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Employers increased investment in benefits during pandemic but many employees did not feel supported

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Research shows disconnect in employer benefits communication and employee engagement with benefits on offer

Despite a majority of companies (69%) increasing their benefit spend considerably during the pandemic, just half (55%) of employees felt they received the support they needed at the right time. The latest Mercer Marsh Benefits (MMB) report, The Digital Revolution – Accelerated approaches to employee reward, wellbeing and engagement, shows a clear disconnect between what companies are doing to support their people and how it is perceived by their employees. While most companies (88%) moved quickly to adapt their benefits in response to the pandemic, only 22% of employees realised that their benefits had changed and four in ten felt their employee experience was worse as a result of the pandemic.

According to the MMB research, employers increasingly became providers of wellbeing as well as work during the pandemic. Of those that changed their benefits during the pandemic, six in 10 changed their value added benefits and four in ten changed their core benefits, while 83% of respondents introduced new wellbeing offerings as a direct result of the pandemic. Despite the overall lack of understanding of many of these changes on the part of the employees, those that did notice a change appreciated the increased provision of mental wellbeing support the most, illustrating the continued mental health impact of the pandemic.

David Dodd, Partner, MMB, said:

“While the pandemic caused businesses to pivot their benefits offering at a pace not previously thought possible, employees are yet to notice an improved experience. Better communication is needed to close this gap, as well as delivering more relevant, personalised benefits, ideally through a consumer grade digital experience.”

Mr Dodd added: “When employers get it right, the results are tangible and visible through greater workforce engagement. In this period dubbed the great resignation, ensuring the workforce feels supported and heard is not only important in fostering a positive culture, it is also key to effective talent retention and attraction.”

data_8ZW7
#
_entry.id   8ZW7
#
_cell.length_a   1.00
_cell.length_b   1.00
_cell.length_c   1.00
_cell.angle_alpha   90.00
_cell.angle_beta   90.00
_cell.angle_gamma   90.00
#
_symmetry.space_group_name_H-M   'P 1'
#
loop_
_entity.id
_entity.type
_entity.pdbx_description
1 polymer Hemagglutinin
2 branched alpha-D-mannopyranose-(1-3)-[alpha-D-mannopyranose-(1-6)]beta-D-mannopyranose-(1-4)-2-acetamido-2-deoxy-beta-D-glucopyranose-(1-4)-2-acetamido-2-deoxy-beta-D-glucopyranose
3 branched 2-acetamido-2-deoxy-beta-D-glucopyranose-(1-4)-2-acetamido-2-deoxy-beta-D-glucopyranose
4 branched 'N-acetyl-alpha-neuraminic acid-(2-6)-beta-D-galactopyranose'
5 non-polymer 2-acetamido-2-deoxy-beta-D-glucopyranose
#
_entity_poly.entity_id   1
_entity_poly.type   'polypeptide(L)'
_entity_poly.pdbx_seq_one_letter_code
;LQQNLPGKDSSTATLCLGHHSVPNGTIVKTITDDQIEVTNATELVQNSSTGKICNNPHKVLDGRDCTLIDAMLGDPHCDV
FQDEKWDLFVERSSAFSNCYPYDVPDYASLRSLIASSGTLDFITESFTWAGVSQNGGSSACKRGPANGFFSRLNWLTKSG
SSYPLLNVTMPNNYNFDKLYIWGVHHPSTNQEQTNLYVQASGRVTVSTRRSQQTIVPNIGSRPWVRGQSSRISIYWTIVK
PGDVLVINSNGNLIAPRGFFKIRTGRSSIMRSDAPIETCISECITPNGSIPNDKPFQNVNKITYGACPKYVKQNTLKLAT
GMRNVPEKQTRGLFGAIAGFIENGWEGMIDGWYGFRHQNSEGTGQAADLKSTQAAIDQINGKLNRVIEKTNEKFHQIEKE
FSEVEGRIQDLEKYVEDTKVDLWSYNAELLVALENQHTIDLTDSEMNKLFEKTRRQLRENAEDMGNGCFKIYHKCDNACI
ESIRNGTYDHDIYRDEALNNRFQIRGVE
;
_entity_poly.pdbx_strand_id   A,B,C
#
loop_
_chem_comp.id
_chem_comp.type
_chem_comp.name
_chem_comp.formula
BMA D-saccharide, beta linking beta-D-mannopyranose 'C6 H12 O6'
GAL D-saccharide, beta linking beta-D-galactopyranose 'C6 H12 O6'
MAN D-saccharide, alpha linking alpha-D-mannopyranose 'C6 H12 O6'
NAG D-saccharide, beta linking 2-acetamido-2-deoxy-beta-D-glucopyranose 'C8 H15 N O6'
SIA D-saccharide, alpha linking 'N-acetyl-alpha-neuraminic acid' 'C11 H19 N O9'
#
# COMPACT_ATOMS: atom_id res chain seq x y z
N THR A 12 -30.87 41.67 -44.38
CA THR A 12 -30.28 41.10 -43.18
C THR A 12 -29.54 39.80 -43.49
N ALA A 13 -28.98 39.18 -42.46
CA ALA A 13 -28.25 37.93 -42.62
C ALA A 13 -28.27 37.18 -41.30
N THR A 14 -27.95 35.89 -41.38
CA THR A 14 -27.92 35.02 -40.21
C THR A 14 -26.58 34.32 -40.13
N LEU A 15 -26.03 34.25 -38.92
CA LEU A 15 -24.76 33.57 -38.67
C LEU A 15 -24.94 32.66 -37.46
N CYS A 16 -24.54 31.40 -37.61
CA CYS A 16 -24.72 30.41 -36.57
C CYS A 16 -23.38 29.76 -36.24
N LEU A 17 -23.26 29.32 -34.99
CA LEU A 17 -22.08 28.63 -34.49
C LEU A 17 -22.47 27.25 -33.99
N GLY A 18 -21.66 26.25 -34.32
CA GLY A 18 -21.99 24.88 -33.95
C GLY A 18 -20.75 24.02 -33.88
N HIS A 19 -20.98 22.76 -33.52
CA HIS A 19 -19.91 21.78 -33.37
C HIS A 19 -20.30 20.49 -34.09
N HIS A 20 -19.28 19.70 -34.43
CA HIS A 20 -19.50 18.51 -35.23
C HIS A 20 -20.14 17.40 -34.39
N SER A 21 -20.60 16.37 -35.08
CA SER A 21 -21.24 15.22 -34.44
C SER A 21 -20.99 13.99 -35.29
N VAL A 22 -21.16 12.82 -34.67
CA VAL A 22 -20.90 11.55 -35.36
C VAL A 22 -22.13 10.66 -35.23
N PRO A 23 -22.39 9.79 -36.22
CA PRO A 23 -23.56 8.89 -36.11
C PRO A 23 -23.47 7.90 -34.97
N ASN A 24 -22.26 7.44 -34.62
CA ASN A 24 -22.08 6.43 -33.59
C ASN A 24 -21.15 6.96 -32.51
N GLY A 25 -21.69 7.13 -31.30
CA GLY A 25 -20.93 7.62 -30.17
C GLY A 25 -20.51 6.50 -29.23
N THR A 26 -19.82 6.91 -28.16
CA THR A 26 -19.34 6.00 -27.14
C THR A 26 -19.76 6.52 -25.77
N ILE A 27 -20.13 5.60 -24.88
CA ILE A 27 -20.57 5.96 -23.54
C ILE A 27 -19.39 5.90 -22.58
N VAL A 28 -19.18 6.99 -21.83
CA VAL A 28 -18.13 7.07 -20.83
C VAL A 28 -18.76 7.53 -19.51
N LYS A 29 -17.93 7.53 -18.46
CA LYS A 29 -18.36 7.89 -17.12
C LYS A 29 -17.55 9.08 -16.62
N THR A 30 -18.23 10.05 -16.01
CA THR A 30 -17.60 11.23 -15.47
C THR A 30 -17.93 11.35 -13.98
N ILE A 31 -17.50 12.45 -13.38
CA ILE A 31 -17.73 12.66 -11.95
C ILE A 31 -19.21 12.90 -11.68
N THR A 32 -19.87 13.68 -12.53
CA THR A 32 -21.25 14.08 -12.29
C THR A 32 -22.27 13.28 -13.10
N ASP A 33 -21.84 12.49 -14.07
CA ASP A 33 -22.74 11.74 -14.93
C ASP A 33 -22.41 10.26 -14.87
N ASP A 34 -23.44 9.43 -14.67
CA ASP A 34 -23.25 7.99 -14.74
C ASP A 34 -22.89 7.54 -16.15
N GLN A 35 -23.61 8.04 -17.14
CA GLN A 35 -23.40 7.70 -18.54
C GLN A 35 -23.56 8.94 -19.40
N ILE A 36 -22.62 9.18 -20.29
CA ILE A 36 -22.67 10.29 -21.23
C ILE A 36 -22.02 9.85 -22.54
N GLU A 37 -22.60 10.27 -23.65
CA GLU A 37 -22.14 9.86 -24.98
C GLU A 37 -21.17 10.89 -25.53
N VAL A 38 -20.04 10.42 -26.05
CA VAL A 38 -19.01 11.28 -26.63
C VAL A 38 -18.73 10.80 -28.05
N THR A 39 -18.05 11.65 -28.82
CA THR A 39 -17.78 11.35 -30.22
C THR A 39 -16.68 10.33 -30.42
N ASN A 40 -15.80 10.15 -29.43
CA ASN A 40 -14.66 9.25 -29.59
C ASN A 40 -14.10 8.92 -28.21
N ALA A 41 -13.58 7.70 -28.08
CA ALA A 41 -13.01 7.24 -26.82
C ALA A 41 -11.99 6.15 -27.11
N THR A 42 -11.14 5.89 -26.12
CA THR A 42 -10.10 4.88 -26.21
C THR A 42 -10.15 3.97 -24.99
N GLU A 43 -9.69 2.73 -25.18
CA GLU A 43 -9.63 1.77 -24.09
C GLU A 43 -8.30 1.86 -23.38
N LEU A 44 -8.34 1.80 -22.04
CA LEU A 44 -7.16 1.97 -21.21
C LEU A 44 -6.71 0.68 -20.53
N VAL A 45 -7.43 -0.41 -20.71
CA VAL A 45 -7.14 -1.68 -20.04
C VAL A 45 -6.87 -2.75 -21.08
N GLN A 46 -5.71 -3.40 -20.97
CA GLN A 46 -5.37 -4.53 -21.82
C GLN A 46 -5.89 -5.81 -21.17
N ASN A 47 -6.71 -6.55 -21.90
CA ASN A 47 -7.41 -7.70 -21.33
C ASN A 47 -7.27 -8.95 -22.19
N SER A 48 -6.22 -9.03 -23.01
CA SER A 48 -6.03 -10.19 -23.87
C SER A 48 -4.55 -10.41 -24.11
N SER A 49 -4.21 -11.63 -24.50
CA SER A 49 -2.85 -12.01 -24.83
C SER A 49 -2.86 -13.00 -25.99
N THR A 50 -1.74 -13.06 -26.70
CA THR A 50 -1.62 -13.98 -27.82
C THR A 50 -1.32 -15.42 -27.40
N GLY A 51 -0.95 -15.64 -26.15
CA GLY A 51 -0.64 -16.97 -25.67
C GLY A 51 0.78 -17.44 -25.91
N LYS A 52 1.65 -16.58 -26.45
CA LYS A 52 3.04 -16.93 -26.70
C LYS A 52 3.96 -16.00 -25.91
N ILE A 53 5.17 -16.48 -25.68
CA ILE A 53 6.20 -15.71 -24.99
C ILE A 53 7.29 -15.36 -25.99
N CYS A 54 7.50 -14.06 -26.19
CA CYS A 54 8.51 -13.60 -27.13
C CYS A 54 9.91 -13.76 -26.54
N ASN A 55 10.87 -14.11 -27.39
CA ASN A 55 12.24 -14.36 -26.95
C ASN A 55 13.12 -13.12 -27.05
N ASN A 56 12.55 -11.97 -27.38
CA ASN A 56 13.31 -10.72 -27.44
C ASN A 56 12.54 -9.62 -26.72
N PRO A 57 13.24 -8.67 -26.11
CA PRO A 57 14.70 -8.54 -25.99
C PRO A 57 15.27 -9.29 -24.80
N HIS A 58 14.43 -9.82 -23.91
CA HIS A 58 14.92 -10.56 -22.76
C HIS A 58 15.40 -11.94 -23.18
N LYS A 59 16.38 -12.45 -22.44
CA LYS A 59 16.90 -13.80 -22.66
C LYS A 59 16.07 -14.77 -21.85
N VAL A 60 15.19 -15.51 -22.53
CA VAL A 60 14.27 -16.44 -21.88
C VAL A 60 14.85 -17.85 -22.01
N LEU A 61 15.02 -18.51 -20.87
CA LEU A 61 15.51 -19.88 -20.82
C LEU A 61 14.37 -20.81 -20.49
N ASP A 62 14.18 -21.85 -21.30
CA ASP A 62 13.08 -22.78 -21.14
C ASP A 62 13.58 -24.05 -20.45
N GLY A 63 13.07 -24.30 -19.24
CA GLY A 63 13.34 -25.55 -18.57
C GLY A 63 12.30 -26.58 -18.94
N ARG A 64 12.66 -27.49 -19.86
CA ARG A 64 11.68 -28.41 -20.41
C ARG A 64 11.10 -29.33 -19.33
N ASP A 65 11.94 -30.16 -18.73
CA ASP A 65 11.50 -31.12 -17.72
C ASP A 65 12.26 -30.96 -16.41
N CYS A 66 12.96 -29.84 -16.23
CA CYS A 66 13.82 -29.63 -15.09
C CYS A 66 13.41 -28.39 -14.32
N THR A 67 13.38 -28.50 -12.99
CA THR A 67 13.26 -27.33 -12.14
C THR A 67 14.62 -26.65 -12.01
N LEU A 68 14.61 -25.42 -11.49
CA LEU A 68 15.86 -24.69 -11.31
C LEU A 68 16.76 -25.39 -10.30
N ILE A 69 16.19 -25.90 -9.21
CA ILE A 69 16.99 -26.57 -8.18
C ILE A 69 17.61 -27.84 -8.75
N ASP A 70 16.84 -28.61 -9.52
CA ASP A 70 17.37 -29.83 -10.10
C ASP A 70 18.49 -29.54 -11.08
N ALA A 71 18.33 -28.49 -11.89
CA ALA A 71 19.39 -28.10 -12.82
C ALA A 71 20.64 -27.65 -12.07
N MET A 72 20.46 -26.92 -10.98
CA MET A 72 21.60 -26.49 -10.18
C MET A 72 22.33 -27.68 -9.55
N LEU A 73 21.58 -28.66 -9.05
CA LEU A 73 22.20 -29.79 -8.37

Justifying the spend

According to the MMB research, the increased investments in benefits means that more than six in ten employers are now spending between 16% and 25% of base salary per employee. But despite this significant spend just over half of companies (55%) report on benefit take-up levels, and so are lacking the insights into return on investment. With 84% of company respondent seeing more C-suite involvement in the benefits design and communication, being able to make a compelling business case to secure budgets is becoming a key priority for HR.

Mr Dodd said: “If employees are not perceiving the value of their benefits, there is a danger that when this spend comes under greater scrutiny, justifying budgets will become increasingly difficult. For many the collection of this data remains a challenge, but a challenge that simply has to be overcome if true success is to be achieved.”

How companies plan to adapt to the continued workforce challenges created by the pandemic is clearly illustrated in MMB’s recent research with REBA, where 62% of employers say they plan to align their benefits offering to reflect the changing needs of their workforce. A further, 58% plan to increase the use of data analytics to inform future benefits strategies and 49% look to make benefit offerings more digital.

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